Thursday 8 March 2012

Definitions of Early Modern Colours

Everyone knows, or at least has a good idea of what is meant by, colours like black, scarlet, blue, grass green, but some of the names given to colours in the Early Modern period are less obvious, isabella, carnation and aurora for example. This blog gives definitions for some of those colours that are not obvious and were listed in clothing accounts or inventories for Henry VIII, 1547(Hayward, 2007), Elizabeth I, 1601 (Arnold, 1988), the 3rd Earl of Dorset, 1617 (MacTaggart, 1980), Charles I, 1633-5 (Strong, 1980).

Ash – greyish pink (Lawson, 2007)

Aurora - a yellow with light red tones. This is a colour where the meaning has changed over time. The OED has no reference earlier than 1791, by which time it is moving far more into orange. (Lowengard, 2006)

Bezoar - probably a soft beige (Arnold, 1988)

Brazil - red. The dye was originally from an East Indian tree and well predates the discovery of South America, being referred to as early as Chaucer (OED).

Carnation – “a kind of colour resembling raw flesh” (Phillips, 1663)

Colour de roi - “Was in old time purple; but now is the bright tawnie” (Cotgrave, 1611)

Hair – Markham (1631 (1986)) describes dying a bright hair colour using alum, lye and chimney soot. Cooper (1815) says soot is of use in dying “drabs, olives and browns”

Isabella - greyish yellow; light buff (OED)

Lusty gallant –light red (Slive, 1961)

Maidensblush – pink (OED)

Minume – dark brownish grey or dun colour (Phillips, 1663)

Murrey – a deep maroon (Slive, 1961)

Parricito - in margin described as greenish (Strong, 1980)

Plunket – lead coloured or greyish blue (OED)

Popinjay – blue green (Hayward, 2007)

Russet – both a cloth and a colour. “If you will mingle a litle portion of white with a good quantitie of redde, you may make thereof a Russet, or a sadde Browne, at your discretion.” (1573)

Stammell – scarlet (Slive, 1961)

Tawny -brown with a preponderance of yellow or orange (OED)

Turkey – “is a blue, but others will have it red.” (Peacham, 1634)

Watchet – light greenish blue. There are references from “of a watcheth or pale blewe colour” (1578) to “of a watchet or greenish colour” (1635) (OED)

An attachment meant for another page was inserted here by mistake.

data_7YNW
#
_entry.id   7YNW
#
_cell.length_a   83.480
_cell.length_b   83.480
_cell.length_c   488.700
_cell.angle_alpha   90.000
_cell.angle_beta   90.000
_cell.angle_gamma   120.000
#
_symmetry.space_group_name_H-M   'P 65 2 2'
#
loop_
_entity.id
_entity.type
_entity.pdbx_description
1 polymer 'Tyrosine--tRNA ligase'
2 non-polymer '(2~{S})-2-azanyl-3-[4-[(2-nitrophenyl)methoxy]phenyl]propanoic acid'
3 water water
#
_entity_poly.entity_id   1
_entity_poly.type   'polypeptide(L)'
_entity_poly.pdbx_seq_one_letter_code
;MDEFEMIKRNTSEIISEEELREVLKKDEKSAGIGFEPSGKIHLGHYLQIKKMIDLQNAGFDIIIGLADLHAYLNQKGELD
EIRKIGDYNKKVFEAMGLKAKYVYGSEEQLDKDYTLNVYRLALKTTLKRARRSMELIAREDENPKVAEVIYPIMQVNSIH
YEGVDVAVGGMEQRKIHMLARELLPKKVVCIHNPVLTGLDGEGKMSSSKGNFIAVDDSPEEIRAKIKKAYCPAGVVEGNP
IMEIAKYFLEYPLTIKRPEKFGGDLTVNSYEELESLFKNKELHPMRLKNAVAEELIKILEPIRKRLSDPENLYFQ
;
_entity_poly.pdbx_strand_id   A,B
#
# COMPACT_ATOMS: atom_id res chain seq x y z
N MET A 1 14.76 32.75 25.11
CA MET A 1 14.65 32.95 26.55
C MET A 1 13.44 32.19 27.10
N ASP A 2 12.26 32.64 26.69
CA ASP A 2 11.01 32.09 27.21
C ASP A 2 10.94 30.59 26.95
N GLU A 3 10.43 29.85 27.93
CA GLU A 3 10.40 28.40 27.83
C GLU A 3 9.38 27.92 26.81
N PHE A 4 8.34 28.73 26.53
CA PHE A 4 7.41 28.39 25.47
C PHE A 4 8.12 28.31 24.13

1573. A very proper treatise, wherein is briefly sett forthe the art of limming. London : s.n., 1573.

Arnold, Janet. 1988. Queen Elizabeth's Wardrobe Unlock'd. Leeds : Maney, 1988.

Cooper, Thomas. 1815. A practical treatise on dyeing . Philadelphia : Dobson, 1815.

Cotgrave, Randle. 1611. A Dictionarie of the French and English tongues . London : Islip, 1611.

Hayward, Maria. 2007. Dress at the Court of King Henry VIII. Leeds : Maney, 2007.

Lawson, Jane. 2007. Rainbow for a reign: colours of a queen's wardrobe. Costume. 2007, Vol. 41.

Lowengard, Sarah. 2006. The Creation of Color in Eighteenth-Century Europe. s.l. : Columbia University Press, 2006.

MacTaggart, Peter and Ann. 1980. The Rich Wearing Apparel of Richard, 3rd Earl of Dorset. Costume. 1980, Vol. 14.

Markham, Gervase. 1631 (1986). The English housewife. Montreal : McGill-Queens U.P., 1631 (1986).

OED - Oxford English Dictionary Third edition, March 2002; online version December 2011.

Peacham, Henry. 1634. The compleat gentleman. London : s.n., 1634.

Phillips, Edward. 1663. The new world of English words: or A general dictionary . London : Brooks, 1663.

Slive, Seymour. 1961. Henry Hexham's "Of colours": a note on a seventeenth century list of colours. Burlington Magazine. 1961, Vol. 103, 702.

Strong, Roy. 1980. Charles I's clothes for the years 1633-35. Costume. 1980, Vol. 14.

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